Paraphernalia is the term used to describe equipment, materials, or products used for specific activities. In the legal sense, paraphernalia is most commonly used to describe any items that are associated with the making, concealing, packaging, or using of illegal drugs for recreational purposes. Drug paraphernalia covers a wide range of items for various types of drugs, such as marijuana, cocaine, heroin, and methamphetamines. To explore this concept, consider the following paraphernalia definition.
Definition of Paraphernalia
- A furnishing, apparatus, or equipment used for a particular activity.
- In a legal sense, any such item used in connection with illegal drugs.
1470-1480 Medieval Latin paraphernālia
What is Paraphernalia
While most people connect the term paraphernalia with drug activities, it actually refers to items used specifically for any activity. For example, a baseball player’s paraphernalia may include a bat, balls, shoes, gloves, and any other special gear needed for the sport. Of course, this type of paraphernalia is not illegal to own, but paraphernalia used for drugs is against the law.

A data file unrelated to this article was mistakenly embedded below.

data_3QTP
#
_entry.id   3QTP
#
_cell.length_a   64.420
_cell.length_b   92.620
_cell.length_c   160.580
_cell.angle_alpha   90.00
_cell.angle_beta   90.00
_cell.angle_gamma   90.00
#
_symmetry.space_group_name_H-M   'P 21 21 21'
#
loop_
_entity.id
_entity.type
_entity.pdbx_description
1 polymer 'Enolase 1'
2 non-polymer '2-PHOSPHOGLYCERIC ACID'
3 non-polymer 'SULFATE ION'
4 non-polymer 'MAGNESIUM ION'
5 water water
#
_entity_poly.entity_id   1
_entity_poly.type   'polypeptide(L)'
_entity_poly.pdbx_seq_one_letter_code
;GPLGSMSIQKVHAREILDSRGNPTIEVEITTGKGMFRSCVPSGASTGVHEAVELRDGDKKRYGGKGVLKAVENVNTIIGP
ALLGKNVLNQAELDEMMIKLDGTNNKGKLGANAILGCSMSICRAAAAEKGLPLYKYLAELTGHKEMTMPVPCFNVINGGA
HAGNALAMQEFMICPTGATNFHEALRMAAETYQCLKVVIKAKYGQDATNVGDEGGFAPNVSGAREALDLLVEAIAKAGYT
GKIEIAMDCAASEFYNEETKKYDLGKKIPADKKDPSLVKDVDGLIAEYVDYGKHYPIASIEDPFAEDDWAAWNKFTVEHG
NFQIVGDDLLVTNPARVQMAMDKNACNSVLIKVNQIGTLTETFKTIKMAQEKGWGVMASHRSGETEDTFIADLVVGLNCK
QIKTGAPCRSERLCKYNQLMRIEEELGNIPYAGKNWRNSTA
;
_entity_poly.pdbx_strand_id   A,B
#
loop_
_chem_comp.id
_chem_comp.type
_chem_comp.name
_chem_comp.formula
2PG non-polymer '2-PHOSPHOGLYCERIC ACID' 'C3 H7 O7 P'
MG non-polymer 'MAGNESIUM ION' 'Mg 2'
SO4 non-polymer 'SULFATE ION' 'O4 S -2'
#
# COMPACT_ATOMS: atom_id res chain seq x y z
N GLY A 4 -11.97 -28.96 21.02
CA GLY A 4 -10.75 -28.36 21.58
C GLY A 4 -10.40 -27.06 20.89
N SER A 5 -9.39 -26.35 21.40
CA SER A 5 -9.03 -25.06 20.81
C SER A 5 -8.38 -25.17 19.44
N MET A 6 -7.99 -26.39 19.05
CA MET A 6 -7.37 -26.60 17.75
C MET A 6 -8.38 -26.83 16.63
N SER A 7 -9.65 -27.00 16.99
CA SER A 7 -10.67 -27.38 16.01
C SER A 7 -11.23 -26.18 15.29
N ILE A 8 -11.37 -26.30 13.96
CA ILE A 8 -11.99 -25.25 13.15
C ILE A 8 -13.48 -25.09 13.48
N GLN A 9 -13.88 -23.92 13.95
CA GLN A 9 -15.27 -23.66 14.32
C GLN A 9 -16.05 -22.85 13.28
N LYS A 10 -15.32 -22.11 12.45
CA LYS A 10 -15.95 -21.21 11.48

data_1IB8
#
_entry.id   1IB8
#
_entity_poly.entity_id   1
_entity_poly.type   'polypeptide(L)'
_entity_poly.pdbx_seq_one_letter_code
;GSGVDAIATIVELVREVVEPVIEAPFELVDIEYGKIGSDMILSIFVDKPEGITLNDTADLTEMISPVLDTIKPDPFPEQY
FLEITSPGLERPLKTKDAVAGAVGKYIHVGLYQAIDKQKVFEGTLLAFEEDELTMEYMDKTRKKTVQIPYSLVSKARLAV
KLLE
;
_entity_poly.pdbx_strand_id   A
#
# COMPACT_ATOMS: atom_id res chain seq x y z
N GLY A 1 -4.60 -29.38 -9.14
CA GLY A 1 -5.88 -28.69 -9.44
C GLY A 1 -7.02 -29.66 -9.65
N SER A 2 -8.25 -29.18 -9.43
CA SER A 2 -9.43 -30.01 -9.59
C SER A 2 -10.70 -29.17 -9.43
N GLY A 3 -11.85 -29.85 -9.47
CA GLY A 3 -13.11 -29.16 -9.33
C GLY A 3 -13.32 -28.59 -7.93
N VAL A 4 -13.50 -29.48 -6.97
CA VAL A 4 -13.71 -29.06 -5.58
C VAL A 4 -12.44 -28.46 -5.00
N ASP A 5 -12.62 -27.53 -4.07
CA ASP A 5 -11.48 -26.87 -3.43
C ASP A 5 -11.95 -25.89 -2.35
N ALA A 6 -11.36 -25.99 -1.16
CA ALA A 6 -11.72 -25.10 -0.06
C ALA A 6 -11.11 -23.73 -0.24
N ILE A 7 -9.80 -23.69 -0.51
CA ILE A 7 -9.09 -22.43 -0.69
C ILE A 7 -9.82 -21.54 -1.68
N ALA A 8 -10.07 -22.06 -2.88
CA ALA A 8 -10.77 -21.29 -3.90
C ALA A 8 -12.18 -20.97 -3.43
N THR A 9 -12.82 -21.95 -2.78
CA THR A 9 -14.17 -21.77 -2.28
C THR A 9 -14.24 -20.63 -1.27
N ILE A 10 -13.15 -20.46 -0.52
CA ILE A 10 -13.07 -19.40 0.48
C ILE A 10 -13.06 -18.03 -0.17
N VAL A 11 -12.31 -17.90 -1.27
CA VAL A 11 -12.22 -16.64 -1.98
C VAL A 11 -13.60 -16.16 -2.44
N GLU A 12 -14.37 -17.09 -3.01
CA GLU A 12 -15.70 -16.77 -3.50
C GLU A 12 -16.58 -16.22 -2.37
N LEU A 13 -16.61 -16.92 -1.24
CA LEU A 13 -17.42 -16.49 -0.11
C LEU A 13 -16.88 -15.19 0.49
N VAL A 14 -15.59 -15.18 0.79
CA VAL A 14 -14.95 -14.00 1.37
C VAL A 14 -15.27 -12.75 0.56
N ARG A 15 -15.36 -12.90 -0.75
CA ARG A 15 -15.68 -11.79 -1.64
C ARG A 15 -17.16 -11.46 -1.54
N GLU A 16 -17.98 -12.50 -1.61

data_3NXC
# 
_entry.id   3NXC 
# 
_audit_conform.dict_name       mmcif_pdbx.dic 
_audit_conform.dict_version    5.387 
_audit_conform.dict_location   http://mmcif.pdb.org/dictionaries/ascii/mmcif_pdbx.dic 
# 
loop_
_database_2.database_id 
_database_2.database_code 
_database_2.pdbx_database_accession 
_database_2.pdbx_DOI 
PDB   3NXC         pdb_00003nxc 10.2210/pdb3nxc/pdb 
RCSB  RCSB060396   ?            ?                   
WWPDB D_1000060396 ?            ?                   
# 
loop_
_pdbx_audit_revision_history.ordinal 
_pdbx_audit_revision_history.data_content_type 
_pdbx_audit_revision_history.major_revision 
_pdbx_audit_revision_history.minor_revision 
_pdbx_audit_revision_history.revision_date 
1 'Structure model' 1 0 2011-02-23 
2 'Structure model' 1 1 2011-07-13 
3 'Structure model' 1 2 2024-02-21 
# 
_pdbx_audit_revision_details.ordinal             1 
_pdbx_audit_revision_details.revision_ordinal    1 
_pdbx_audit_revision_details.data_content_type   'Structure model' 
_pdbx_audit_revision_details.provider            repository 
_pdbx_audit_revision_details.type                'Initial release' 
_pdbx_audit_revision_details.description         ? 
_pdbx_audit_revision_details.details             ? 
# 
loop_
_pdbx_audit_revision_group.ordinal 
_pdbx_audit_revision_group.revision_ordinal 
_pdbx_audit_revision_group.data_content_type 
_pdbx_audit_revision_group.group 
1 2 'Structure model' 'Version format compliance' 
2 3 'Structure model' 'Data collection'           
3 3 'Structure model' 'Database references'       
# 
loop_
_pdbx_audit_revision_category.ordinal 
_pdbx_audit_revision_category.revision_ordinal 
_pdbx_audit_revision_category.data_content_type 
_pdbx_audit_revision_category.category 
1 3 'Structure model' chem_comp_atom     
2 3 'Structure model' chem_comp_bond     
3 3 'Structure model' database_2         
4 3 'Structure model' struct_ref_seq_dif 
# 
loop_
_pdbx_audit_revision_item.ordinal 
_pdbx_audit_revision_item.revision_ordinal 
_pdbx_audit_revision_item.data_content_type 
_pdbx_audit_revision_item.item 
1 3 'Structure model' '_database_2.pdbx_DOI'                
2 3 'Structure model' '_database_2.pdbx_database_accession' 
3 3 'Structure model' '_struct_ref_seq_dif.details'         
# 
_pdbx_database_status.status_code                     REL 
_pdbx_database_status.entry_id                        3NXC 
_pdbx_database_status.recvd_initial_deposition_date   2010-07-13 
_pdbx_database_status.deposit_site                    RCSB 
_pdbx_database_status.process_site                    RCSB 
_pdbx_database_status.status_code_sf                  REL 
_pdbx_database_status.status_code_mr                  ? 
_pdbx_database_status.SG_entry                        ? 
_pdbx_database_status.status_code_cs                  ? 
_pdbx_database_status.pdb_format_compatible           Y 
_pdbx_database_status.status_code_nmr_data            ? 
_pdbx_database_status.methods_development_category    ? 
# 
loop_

Drug paraphernalia may be any item that is used to produce, package, sell, or use illegal drugs. This type of gear is divided into two categories: (1) items used to distribute or manufacturer drugs, and (2) items used to transfer drugs into the body. Drug paraphernalia covers a wide range of objects, and the laws of some states specifically state what qualifies as drug paraphernalia.
Paraphernalia Used for Drugs
Illegal drugs can be ingested (swallowed), inhaled, or injected, depending on the type of drug, and the needs of the user. Drug paraphernalia, such as pipes, bongs, and packaging are sometimes difficult to recognize, as their design varies greatly, depending on who made them.
Modern items run towards bright or trendy colors, and often carry designs or insignia that are attractive to teens and young adults. The following examples of paraphernalia used for drugs may be rudimentary or stylish in appearance.
Paraphernalia Used for Inhalation
Inhalation of drugs may be done simply, by rolling the drug in cigarette papers, or it may be a complex process involving water. Paraphernalia used for inhalation of drugs includes:
- Tobacco paper
- Pipes (plastic, wood, ivory, or glass), cheaper versions may utilize small plumbing pipes
- Water pipes
- Roach clips
Paraphernalia for Abusing Inhalants
Some people take advantage of a variety of chemicals commonly found around the house to get high. Known as “inhalant abuse,” the fumes of these substances are the target:
- Lighter fluid
- Paint thinner
- Correction fluid (“white-out”), sharpies, and dry-erase pens
- Other aerosol products
Items used to allow someone to inhale the fumes of these items include paper or plastic bags, tins, and even balloons.